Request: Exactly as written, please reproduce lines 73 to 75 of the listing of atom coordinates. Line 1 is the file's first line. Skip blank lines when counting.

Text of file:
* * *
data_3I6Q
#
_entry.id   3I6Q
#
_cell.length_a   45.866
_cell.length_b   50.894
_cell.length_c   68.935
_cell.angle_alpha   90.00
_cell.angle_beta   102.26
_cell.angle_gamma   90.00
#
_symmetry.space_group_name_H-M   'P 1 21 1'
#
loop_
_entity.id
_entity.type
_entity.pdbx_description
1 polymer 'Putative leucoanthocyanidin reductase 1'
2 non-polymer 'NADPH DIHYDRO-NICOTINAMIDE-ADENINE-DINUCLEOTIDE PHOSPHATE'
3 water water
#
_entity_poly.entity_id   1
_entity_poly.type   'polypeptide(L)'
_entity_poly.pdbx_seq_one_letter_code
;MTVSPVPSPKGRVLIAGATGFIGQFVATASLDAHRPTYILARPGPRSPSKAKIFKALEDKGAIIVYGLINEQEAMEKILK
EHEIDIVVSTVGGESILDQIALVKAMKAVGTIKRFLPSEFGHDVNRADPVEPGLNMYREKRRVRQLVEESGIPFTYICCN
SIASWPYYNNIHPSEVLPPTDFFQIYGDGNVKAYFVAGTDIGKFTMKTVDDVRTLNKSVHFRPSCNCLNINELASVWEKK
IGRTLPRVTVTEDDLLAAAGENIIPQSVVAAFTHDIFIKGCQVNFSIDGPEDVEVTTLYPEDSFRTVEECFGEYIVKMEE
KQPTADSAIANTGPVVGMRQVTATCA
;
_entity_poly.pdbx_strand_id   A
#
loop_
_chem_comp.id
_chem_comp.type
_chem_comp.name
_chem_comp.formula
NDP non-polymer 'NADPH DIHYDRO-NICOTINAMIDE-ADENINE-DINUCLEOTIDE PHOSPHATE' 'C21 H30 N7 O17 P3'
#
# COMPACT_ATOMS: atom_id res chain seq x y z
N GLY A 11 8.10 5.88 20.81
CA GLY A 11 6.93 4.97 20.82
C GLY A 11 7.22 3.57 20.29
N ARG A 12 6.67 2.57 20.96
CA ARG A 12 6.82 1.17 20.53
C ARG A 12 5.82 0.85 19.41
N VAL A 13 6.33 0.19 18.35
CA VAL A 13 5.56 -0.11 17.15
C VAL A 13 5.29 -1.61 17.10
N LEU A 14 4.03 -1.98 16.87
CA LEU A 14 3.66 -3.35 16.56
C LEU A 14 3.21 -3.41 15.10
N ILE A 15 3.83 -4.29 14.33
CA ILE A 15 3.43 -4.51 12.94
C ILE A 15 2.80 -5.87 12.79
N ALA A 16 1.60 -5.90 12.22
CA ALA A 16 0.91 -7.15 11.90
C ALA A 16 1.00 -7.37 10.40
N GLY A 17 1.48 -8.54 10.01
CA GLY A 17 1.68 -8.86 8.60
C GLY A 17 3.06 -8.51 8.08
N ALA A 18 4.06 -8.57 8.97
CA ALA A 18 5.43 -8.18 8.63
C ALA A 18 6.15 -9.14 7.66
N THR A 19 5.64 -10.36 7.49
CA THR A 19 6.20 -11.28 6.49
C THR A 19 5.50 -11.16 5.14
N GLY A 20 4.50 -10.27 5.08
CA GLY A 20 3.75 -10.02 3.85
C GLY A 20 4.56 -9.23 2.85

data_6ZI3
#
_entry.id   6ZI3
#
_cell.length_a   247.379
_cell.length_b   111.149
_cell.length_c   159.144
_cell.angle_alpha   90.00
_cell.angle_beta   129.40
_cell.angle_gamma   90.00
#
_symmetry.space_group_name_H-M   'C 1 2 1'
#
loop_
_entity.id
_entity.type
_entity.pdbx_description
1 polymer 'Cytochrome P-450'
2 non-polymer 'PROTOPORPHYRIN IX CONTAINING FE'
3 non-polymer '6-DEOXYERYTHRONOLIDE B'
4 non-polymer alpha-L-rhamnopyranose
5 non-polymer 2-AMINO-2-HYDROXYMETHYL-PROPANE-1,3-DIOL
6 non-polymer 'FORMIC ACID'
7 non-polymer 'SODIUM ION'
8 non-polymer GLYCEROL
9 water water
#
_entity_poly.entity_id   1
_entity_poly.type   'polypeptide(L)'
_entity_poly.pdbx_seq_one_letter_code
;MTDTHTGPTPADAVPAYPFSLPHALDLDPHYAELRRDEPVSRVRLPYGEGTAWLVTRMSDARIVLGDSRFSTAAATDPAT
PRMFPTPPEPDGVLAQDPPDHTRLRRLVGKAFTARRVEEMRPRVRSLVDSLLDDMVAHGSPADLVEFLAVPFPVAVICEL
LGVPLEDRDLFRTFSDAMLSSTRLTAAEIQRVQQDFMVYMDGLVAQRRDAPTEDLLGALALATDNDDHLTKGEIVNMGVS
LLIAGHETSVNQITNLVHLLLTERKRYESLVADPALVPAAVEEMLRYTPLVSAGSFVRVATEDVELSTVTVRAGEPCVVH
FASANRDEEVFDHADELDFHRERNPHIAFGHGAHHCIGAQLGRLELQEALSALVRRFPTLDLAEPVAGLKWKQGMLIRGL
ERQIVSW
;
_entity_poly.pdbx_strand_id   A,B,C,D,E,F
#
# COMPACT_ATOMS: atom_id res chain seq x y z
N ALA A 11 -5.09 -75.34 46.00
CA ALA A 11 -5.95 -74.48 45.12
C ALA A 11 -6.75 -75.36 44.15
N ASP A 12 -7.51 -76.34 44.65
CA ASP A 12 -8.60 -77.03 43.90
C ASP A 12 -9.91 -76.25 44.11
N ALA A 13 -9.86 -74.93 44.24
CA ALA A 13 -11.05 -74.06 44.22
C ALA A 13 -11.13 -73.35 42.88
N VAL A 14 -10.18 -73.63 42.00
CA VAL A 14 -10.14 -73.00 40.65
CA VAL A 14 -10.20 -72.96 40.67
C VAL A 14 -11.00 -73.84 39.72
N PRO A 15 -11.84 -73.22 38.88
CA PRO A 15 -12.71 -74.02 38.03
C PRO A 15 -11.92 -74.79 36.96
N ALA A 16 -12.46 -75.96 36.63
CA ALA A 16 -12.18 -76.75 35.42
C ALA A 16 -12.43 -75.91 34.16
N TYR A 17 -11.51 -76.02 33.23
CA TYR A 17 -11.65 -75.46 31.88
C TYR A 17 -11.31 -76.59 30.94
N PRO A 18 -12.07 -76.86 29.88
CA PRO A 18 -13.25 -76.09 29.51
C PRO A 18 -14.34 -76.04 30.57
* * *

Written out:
_entry.id   6ZI3
#
_cell.length_a   247.379